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How World Cup group stage tiebreakers work

If teams are tied in the standings at the end of the group stage, who advances and who goes home?

Uruguay v Saudi Arabia: Group A - 2018 FIFA World Cup Russia Photo by Matthias Hangst/Getty Images

After the hard-fought matches of the World Cup group stage, it’s not always easy to figure out which teams are advancing to the knockout round. Sure, it’s the top two teams from each group that advance, but sometimes there are ties in the standings. That’s when FIFA turns to these tiebreakers in order to determine who wins the group, who moves on as the second-place team, and who goes home.

The first two tiebreakers for teams tied on points are pretty basic: goal differential and goals scored. Here is how they work:

Goal differential

The first tiebreaker that is used if teams are even on points, goal differential is simply goals scored minus goals allowed. It’s a nice, basic performance quality measure that’s easy to calculate. You want to score as many goals as possible, and give up as few as possible, so the bigger positive number you have in goal differential, the better you’ve been playing.

Goals scored

Should goal differential be even between teams tied on points, FIFA moves on to goals scored as the next tiebreaker. It’s not as clean a measure of performance as goal differential, but again, you do want to score lots of goals to win games. So if you scored more goals than the other team(s) you tied with in the group standings, FIFA believes you deserve to move on past them.

Of course, there’s the minor issue that if you scored more goals than another team and had the same goal differential, you also allowed more goals than them, but let’s not focus on that.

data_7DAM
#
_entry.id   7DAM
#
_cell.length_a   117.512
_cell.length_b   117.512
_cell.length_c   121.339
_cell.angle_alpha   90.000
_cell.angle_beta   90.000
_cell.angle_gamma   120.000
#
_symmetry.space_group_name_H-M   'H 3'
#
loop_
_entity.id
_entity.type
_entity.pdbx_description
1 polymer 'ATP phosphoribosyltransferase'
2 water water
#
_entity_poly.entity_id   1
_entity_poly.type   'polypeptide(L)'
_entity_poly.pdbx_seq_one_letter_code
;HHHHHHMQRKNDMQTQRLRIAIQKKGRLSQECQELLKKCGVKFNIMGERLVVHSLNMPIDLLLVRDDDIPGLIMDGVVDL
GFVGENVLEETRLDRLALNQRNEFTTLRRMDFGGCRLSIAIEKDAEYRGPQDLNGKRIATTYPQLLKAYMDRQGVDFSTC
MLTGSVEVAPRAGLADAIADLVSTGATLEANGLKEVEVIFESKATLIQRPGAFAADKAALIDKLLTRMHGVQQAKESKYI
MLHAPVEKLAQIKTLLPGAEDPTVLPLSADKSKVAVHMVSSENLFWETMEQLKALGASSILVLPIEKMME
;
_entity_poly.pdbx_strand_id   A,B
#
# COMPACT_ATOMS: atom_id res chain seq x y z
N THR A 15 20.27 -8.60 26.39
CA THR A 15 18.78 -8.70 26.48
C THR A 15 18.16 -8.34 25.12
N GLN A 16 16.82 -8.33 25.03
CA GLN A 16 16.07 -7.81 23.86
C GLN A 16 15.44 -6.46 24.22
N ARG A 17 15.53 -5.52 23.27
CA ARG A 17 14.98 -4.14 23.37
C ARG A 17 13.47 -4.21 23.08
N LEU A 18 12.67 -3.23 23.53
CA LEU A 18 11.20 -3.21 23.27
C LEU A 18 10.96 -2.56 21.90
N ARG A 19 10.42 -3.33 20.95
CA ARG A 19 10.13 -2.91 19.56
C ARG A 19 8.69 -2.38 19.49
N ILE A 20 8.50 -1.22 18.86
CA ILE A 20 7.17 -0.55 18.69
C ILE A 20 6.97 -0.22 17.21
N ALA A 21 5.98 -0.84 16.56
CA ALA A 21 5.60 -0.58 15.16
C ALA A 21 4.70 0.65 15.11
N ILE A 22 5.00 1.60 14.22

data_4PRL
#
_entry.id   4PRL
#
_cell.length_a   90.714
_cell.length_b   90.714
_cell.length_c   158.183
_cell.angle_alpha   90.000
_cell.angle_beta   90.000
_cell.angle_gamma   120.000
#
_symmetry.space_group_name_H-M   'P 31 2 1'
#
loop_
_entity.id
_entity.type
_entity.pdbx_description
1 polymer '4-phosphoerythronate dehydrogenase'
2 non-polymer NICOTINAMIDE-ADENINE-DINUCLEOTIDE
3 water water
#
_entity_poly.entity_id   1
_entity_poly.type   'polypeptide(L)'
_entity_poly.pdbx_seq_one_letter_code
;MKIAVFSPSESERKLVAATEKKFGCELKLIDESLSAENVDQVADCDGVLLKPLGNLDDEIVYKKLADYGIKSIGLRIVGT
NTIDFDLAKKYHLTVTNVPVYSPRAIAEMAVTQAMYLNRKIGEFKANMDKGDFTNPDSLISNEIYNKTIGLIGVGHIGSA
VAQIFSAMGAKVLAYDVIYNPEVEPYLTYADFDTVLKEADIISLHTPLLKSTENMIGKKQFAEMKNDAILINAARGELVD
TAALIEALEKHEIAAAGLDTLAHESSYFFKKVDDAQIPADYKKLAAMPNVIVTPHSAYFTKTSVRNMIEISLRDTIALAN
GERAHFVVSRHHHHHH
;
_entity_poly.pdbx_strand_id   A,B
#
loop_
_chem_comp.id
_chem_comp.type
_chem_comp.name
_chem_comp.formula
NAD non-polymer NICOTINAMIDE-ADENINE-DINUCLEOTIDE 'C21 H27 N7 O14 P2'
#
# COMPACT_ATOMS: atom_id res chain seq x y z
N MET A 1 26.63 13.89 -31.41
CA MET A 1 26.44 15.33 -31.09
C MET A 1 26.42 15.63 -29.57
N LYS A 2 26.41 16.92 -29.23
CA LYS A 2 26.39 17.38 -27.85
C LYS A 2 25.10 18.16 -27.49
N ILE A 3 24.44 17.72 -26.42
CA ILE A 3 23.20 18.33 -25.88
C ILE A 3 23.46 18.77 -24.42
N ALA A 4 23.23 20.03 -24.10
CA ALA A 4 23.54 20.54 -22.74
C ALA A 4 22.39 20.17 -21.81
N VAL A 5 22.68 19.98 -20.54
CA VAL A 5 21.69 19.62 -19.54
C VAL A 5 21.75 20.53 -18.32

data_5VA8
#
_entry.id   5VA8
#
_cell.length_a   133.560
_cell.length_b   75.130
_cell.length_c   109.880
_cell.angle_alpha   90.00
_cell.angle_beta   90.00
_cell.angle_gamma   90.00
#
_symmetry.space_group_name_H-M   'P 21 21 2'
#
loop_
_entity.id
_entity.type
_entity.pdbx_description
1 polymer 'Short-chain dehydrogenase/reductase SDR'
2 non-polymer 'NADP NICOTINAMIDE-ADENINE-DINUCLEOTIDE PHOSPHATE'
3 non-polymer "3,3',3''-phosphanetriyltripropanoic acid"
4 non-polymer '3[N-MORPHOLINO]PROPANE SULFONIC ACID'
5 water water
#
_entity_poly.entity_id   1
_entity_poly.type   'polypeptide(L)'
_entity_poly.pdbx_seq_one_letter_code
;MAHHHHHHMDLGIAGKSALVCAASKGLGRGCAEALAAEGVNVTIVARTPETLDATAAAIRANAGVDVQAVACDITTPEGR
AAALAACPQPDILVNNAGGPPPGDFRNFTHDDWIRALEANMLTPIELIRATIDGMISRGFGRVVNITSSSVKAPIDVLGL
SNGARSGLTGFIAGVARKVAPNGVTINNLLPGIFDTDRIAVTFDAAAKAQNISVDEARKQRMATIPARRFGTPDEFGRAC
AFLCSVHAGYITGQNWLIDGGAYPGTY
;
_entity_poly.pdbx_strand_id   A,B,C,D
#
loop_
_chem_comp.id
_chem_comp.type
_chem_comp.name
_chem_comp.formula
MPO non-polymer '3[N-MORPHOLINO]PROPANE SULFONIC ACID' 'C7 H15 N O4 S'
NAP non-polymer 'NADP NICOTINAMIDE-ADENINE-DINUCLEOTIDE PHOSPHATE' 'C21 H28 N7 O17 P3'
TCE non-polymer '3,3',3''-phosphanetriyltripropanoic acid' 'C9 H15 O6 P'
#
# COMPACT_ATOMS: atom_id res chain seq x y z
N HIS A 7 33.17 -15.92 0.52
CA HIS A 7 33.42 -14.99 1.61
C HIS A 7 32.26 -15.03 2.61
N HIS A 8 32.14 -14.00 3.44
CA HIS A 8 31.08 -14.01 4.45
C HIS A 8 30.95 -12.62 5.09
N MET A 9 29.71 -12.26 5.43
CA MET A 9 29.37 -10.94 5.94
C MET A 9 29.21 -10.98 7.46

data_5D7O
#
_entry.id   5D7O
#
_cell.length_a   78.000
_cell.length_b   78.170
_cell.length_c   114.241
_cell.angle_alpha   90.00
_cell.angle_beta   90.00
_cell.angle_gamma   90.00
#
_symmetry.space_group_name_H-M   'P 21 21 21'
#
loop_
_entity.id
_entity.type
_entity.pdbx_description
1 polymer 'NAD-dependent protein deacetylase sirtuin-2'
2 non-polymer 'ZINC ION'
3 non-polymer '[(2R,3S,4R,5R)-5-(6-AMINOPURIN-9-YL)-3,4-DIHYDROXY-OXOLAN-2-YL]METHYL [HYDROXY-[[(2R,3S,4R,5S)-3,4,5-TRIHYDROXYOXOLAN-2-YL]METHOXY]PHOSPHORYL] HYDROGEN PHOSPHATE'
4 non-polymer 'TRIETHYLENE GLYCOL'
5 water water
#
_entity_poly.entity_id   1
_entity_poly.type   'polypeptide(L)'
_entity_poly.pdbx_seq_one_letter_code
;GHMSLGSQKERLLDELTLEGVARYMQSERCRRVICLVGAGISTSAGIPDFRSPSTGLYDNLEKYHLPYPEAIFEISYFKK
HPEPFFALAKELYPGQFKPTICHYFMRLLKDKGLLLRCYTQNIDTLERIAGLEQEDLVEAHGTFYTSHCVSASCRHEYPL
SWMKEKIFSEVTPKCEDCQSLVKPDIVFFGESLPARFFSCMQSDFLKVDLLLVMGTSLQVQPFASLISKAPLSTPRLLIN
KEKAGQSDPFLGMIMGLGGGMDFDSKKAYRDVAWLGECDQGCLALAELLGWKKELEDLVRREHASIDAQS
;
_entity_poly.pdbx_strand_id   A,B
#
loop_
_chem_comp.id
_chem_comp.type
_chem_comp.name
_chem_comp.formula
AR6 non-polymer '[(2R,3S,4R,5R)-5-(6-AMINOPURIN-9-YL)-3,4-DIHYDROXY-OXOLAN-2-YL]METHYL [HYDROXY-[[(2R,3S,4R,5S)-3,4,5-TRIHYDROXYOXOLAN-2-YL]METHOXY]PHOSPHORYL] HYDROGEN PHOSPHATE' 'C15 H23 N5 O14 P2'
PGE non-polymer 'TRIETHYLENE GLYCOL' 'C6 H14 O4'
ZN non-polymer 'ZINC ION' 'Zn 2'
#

Sometimes — but not very often — those basic group stage tiebreakers don’t quite do the job. When two or more teams remain deadlocked at this point, there are more tiebreakers ready to be used:

Points from group stage matches involving the tied teams

The first tiebreaker at this stage is results between the teams: If one side in a two-way tie won the match against the other than it moves on. If three teams are still tied at this stage, the highest point total in games between the teams involved gets the nod.

Goal differential in group stage matches involving the tied teams

Goals scored in group stage matches involving the tied teams

The next two tiebreakers — goal difference and goals scored between the teams — wouldn’t really apply if only two teams are still tied at this point because if they drew their one group stage match, these numbers would be identical. This tiebreaker comes in to play if there are three teams in the mix.

It’s incredibly rare to happen, but sometimes teams are still tied after all that. At this point, there’s just two things left two do.

The ‘Fair Play’ tiebreaker

If teams remain tied through all the above tiebreakers, it’s time to look at their disciplinary records in the tournament: A yellow card takes one point off your total, an indirect red (the result of being shown a second yellow card) is three points off, a straight red is four points off, and if you get a yellow and a direct red it’s worth five points off your total. The team with the highest total points remaining is the one that advances.

A random drawing!

If, somehow, things are still tied by some bizarre happenstance after even that, there’s only one thing left to do: the drawing of lots. Any teams still in the tiebreaker have their names printed out and put into balls, which are in turn put into a bowl, just like the group stage draw. Whichever team is drawn out is given the top spot out of the tiebreaker, while the other has to deal with whatever spot is left — which is almost always a ticket for a trip back home.

Do these World Cup tiebreakers come into play?

They sure do. The United States men’s national team was involved in a tiebreaker situation in the 2014 World Cup, when its goal differential (a whopping 0) was enough to get past Portugal (-3) and out of Group G. Mexico were on the happy end of a goal differential tiebreaker in 2010, advancing over hosts South Africa in Group A. Meanwhile, in Group C that same year, the USMNT won the group over England thanks to having more goals scored. In fact, it’s rare for a World Cup to not have at least one tiebreaker situation in the group stage. The 1998 World Cup was the last to lack such drama. Interestingly, that was the first World Cup played under the current 32-team format.